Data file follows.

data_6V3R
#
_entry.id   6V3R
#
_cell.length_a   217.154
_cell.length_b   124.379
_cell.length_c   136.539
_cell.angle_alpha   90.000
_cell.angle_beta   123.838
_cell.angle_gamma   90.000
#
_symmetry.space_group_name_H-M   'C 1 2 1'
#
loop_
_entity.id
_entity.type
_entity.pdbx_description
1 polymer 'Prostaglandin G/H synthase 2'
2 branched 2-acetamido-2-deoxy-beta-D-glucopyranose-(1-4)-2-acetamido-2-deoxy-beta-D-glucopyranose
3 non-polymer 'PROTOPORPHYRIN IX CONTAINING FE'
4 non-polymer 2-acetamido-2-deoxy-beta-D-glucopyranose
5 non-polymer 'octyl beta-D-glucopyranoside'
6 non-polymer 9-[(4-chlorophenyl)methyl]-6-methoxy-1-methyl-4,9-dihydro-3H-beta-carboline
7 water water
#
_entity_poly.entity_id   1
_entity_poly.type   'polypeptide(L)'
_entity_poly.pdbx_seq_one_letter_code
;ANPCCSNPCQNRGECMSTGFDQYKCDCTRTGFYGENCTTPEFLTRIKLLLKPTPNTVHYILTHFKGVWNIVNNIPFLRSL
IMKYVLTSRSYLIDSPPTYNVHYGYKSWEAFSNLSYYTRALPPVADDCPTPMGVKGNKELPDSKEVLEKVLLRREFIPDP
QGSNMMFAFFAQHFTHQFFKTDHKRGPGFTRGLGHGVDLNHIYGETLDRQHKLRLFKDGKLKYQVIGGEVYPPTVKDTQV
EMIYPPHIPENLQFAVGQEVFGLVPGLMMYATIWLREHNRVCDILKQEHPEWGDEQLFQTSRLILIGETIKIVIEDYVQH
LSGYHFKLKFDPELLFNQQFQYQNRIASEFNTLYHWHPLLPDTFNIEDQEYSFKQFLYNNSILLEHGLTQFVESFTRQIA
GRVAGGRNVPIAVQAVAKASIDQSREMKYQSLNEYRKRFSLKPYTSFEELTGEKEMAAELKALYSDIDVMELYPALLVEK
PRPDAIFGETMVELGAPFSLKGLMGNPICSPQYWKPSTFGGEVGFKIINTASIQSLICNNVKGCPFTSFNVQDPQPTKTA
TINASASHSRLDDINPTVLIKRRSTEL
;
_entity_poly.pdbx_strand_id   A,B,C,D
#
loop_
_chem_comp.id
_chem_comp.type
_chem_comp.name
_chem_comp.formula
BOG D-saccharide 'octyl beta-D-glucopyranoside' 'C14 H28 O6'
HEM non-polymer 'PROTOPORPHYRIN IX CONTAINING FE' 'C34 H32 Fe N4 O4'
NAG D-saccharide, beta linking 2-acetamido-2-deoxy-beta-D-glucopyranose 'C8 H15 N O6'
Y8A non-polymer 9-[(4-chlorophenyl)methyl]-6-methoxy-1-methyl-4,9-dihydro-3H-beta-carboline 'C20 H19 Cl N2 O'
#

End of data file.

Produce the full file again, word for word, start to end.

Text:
data_6V3R
#
_entry.id   6V3R
#
_cell.length_a   217.154
_cell.length_b   124.379
_cell.length_c   136.539
_cell.angle_alpha   90.000
_cell.angle_beta   123.838
_cell.angle_gamma   90.000
#
_symmetry.space_group_name_H-M   'C 1 2 1'
#
loop_
_entity.id
_entity.type
_entity.pdbx_description
1 polymer 'Prostaglandin G/H synthase 2'
2 branched 2-acetamido-2-deoxy-beta-D-glucopyranose-(1-4)-2-acetamido-2-deoxy-beta-D-glucopyranose
3 non-polymer 'PROTOPORPHYRIN IX CONTAINING FE'
4 non-polymer 2-acetamido-2-deoxy-beta-D-glucopyranose
5 non-polymer 'octyl beta-D-glucopyranoside'
6 non-polymer 9-[(4-chlorophenyl)methyl]-6-methoxy-1-methyl-4,9-dihydro-3H-beta-carboline
7 water water
#
_entity_poly.entity_id   1
_entity_poly.type   'polypeptide(L)'
_entity_poly.pdbx_seq_one_letter_code
;ANPCCSNPCQNRGECMSTGFDQYKCDCTRTGFYGENCTTPEFLTRIKLLLKPTPNTVHYILTHFKGVWNIVNNIPFLRSL
IMKYVLTSRSYLIDSPPTYNVHYGYKSWEAFSNLSYYTRALPPVADDCPTPMGVKGNKELPDSKEVLEKVLLRREFIPDP
QGSNMMFAFFAQHFTHQFFKTDHKRGPGFTRGLGHGVDLNHIYGETLDRQHKLRLFKDGKLKYQVIGGEVYPPTVKDTQV
EMIYPPHIPENLQFAVGQEVFGLVPGLMMYATIWLREHNRVCDILKQEHPEWGDEQLFQTSRLILIGETIKIVIEDYVQH
LSGYHFKLKFDPELLFNQQFQYQNRIASEFNTLYHWHPLLPDTFNIEDQEYSFKQFLYNNSILLEHGLTQFVESFTRQIA
GRVAGGRNVPIAVQAVAKASIDQSREMKYQSLNEYRKRFSLKPYTSFEELTGEKEMAAELKALYSDIDVMELYPALLVEK
PRPDAIFGETMVELGAPFSLKGLMGNPICSPQYWKPSTFGGEVGFKIINTASIQSLICNNVKGCPFTSFNVQDPQPTKTA
TINASASHSRLDDINPTVLIKRRSTEL
;
_entity_poly.pdbx_strand_id   A,B,C,D
#
loop_
_chem_comp.id
_chem_comp.type
_chem_comp.name
_chem_comp.formula
BOG D-saccharide 'octyl beta-D-glucopyranoside' 'C14 H28 O6'
HEM non-polymer 'PROTOPORPHYRIN IX CONTAINING FE' 'C34 H32 Fe N4 O4'
NAG D-saccharide, beta linking 2-acetamido-2-deoxy-beta-D-glucopyranose 'C8 H15 N O6'
Y8A non-polymer 9-[(4-chlorophenyl)methyl]-6-methoxy-1-methyl-4,9-dihydro-3H-beta-carboline 'C20 H19 Cl N2 O'
#